BY BURT HELM, EDITOR-AT-LARGE, Inc. Magazine @BURTHELM
MAY 20, 2020
Covid-19 didn’t kill the business lunch–it just pushed it online. Here’s how Inc. 5000 companies are entertaining prospects and customers remotely.
The latest sales technique at AVIO Consulting grew out of hunger. Mike Slack, vice president of sales and marketing at the Dallas-based software consulting company, was scheduling a Zoom call with a former colleague around lunchtime. Both men had a hankering for pizza, so they decided to order delivery at the same time and turn the call into a virtual lunch.
The meeting was a revelation. Slack realized he didn’t have to leave home to share in the ritual of breaking bread for business meet-ups. AVIO (No. 3,231 on the 2019 Inc. 5000 list of the fastest-growing private companies) is now developing guidelines for how its sales and marketing teams can entertain clients without leaving home. It’s not alone. Companies in a variety of industries are putting similar techniques to work, using Zoom as a way to schmooze.
Slack’s first rule is to order the same kind of food–if not from the same restaurant, then at least the same cuisine. He also suggests dressing as you would if you were actually dining out–a respectful move that subconsciously makes the experience feel familiar.
“Even though we’re in unusual times, I try to have at least button-down shirt or at least a polo on,” Slack says.
Here are four other lessons from Inc. 5000 companies that are wining and dining clients virtually.
1. Send care packages in advance.
Before the age of Covid-19, client meetings were generally casual affairs for Stefanie Hill, who runs the San Francisco office of IT management consulting firm Pariveda, an 11-time Inc. 5000 company (No. 4,791 in 2019). “As in ‘Let’s go grab a cup of coffee,’ or ‘Let’s go grab a glass of wine,'” she says.
Hill is still picking up the wine tab–only now she plans ahead. For two recent client meetings, she headed to the post office in advance and shipped wine to the clients’ homes, along with wine glasses etched with the Pariveda logo. This touch created a way for her to match what they were drinking and leave them with a Covid-era keepsake. For a recent morning discussion with counterparts from Microsoft and Amazon Web Services, she mailed fresh coffee from Brandywine Coffee Roasters and Pariveda mugs. “We actually found a blend called ‘Social Distancing,'” Hill says.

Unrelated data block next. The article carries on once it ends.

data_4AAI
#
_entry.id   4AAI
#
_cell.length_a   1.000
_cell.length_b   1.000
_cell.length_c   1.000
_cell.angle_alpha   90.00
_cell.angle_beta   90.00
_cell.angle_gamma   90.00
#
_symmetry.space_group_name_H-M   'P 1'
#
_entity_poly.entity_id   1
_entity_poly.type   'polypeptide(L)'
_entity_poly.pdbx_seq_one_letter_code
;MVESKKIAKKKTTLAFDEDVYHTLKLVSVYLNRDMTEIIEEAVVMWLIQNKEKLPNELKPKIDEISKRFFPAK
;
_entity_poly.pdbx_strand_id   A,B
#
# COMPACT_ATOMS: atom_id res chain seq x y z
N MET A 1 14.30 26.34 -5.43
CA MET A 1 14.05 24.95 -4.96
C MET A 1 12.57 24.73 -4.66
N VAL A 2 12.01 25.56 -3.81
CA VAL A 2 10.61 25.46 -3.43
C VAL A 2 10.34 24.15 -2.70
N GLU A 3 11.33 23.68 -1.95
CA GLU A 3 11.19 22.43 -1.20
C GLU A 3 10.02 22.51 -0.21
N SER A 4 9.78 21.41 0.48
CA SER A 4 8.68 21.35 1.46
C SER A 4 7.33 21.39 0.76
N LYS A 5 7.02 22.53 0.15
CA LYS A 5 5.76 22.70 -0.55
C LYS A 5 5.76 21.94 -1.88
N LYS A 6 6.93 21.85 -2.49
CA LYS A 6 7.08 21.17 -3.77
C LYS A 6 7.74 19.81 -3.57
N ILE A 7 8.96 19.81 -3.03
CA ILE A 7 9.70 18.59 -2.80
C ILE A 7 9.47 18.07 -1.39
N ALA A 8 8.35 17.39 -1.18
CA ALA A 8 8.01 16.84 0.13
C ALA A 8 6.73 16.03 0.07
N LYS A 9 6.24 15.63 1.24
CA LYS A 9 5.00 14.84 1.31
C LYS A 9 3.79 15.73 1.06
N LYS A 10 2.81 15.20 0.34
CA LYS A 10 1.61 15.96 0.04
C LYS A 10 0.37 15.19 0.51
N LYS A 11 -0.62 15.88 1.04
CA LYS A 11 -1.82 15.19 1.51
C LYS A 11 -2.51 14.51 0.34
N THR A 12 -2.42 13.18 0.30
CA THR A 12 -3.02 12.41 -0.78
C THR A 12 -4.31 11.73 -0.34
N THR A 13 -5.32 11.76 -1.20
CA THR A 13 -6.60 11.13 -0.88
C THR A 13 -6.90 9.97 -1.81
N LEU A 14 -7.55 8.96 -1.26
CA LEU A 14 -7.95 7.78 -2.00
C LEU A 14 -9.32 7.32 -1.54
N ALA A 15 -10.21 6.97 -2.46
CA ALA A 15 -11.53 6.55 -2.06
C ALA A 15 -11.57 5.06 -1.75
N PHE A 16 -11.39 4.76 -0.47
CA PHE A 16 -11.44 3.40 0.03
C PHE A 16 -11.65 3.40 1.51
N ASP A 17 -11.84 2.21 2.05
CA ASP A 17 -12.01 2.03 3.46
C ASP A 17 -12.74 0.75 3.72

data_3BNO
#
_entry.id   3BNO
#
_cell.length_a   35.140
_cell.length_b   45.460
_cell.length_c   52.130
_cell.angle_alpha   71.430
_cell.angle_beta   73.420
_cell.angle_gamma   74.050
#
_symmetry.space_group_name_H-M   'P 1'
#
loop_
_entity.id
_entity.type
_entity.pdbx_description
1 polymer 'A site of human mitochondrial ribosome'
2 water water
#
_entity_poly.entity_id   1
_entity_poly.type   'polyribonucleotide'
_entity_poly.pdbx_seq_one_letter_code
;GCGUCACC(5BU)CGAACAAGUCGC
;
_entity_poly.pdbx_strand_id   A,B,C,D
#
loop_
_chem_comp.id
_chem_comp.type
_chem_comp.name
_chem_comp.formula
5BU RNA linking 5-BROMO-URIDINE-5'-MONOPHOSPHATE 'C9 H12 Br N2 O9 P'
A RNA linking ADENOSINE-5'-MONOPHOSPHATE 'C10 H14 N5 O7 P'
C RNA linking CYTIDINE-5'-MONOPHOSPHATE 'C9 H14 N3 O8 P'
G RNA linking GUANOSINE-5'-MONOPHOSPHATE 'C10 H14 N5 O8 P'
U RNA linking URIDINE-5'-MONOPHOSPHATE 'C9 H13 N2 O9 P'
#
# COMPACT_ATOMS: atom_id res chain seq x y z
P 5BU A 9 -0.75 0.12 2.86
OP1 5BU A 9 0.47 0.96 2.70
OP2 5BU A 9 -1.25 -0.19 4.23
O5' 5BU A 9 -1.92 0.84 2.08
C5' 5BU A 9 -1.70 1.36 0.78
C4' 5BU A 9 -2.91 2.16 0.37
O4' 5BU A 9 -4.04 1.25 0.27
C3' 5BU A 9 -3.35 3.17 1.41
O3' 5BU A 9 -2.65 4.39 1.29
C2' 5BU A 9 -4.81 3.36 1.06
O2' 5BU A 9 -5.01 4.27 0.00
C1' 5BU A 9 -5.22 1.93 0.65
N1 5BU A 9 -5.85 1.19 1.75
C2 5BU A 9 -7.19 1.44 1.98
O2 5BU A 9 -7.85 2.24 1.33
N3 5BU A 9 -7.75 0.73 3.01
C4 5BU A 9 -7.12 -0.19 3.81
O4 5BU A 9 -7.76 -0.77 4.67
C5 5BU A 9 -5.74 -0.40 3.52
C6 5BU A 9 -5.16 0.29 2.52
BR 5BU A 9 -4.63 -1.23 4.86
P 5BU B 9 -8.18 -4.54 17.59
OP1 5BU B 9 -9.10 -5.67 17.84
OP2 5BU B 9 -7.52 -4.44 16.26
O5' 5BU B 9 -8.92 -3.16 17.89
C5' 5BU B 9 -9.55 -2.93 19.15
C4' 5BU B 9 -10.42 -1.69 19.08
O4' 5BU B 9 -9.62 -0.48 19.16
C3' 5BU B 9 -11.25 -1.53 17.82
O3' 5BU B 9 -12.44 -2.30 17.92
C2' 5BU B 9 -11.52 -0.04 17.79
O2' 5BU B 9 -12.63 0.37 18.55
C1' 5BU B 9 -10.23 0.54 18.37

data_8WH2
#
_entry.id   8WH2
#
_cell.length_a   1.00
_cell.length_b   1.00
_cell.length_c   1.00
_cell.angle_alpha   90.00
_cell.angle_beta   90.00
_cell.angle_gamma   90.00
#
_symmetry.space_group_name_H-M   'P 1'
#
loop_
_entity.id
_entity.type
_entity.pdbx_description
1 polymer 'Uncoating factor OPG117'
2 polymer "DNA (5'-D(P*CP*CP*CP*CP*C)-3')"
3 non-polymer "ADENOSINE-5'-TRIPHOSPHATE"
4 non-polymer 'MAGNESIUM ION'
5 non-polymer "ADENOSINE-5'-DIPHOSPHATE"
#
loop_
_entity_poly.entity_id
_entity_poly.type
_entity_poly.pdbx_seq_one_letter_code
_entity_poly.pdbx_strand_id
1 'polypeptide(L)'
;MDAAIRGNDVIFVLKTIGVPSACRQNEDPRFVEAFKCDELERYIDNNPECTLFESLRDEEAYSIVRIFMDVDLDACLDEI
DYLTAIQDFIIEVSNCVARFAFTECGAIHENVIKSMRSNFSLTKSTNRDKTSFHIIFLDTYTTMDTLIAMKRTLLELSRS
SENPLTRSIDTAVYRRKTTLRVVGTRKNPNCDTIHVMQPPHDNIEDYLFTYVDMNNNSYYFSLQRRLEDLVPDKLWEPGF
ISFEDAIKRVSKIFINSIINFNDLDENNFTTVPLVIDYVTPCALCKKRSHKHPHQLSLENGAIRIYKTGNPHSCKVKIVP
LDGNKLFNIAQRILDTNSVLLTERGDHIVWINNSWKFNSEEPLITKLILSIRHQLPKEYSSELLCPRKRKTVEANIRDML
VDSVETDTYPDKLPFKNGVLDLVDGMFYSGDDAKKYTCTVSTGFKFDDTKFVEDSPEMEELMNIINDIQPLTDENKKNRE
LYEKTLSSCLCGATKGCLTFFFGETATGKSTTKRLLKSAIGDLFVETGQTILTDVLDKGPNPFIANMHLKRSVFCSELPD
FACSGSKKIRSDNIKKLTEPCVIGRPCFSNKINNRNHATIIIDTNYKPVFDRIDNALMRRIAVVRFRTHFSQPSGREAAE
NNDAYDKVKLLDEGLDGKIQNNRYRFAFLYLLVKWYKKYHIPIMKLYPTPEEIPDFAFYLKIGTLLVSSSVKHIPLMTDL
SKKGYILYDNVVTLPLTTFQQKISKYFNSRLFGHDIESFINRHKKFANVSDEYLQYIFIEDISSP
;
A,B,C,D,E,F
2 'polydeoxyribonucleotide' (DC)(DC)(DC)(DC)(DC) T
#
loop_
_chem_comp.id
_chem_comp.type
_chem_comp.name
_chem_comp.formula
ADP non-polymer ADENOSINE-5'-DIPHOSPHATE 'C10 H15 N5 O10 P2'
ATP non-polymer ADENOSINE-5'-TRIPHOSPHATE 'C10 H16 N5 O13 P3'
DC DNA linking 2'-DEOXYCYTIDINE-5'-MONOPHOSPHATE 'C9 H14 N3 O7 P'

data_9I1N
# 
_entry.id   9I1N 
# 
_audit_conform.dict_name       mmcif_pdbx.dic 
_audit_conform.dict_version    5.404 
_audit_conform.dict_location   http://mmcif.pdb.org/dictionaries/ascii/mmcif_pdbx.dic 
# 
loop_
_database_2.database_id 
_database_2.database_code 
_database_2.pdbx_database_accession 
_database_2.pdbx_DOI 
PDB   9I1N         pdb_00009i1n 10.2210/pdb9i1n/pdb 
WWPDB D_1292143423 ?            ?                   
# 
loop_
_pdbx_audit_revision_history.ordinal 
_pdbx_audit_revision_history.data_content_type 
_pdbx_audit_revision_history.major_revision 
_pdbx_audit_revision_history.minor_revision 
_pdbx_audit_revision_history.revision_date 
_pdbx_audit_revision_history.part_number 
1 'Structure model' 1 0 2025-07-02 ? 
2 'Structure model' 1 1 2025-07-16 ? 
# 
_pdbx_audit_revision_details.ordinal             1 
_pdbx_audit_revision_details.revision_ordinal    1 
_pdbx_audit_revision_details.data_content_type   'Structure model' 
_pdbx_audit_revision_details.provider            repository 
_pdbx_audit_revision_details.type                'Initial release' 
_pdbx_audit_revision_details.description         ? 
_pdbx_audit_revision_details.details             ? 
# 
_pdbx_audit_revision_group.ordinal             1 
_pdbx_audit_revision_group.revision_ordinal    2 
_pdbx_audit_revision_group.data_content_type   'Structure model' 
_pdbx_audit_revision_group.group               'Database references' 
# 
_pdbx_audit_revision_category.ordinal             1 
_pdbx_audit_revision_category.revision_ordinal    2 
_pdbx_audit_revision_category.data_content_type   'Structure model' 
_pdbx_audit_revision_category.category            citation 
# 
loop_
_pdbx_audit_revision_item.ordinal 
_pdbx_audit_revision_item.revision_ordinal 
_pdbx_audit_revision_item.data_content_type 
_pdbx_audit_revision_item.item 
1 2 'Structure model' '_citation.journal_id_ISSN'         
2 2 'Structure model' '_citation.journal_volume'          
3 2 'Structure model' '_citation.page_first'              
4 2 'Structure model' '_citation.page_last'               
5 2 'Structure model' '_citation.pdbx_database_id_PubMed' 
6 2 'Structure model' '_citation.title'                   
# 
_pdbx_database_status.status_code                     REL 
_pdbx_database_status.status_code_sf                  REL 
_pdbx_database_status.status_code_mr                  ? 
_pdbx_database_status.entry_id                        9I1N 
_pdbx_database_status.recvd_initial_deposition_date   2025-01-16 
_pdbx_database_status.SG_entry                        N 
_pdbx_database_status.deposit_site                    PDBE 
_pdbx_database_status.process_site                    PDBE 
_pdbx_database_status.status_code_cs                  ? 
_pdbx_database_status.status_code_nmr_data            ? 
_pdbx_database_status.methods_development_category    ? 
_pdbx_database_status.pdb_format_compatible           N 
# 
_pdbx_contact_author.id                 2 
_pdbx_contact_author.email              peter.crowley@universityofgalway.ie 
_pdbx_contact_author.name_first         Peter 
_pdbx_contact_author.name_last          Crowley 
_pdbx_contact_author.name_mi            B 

2. Add the element of surprise.
For many remote workers, the Zoom window has become a constant presence on computer desktops. To liven up video calls, Kristen Liggett, group account director at Agency EA, an experiential marketing agency based in Chicago (No. 2,127 on the Inc. 5000), is telling clients to expect a delivery one hour before their meeting–but won’t say what. En route: a bottle of rosé and assorted cheeses and snacks from a nearby gourmet market.
“Who doesn’t love a surprise?” says Liggett. “And it adds a layer of fun rather than expectation,” she adds.
3. Partner with big vendors.
Major corporate partners have marketing budgets that normally go toward producing live events and in-person meetings. In the age of Covid-19, they’re finding ways to create VIP experiences online.
With space and travel limitations gone, Zilker Technology, an Austin-based IT consultant (No. 1,396 on the Inc. 5000) is piggybacking on the efforts of longtime partner Red Hat, the open-source software giant, to offer their clients access to cooking classes with celebrity chefs. Avionos (No. 739), a Chicago-based company that implements websites and e-commerce technology for clients, is working with Adobe to offer a series of wine tasting classes. In both cases, groceries and wine arrive at clients’ doors, complements of the bigger company.
“When you deliver results for these vendors, they’ll throw a lot of marketing money at you,” says Rob Thomas, Zilker’s CEO.
4. Give the VIP treatment.
Let’s face it: A big part of in-person meetings has less to do with the usefulness of sitting physically nearby as it does with the gesture of paying respect. “It’s about just showing the deference,” says Todd McKinnon, CEO of Okta, which makes login and authentication software for corporate clients and is based in San Francisco. “As in, how important can I be if you wouldn’t get on a plane and sleep in a hotel?”
In the past month, Okta has ramped up its efforts to entertain clients remotely–and demonstrate his high regard for his clients in doing so. The company has arranged private Zoom calls with celebrity athletes such as Scottie Pippen and Jerry Rice, offered bartending classes, and recently hosted a private cooking lesson in which Dominique Crenn, the Michelin-rated chef, taught 13 attendees how to make roasted salmon with a beurre blanc sauce. McKinnon made sure that he didn’t just attend and cook himself but that his whole family did as well.
“I couldn’t get on a plane, but I brought my family,” says McKinnon. Clients know he values them and, at a time when everyone is stuck at home, happily welcomes them into his fold.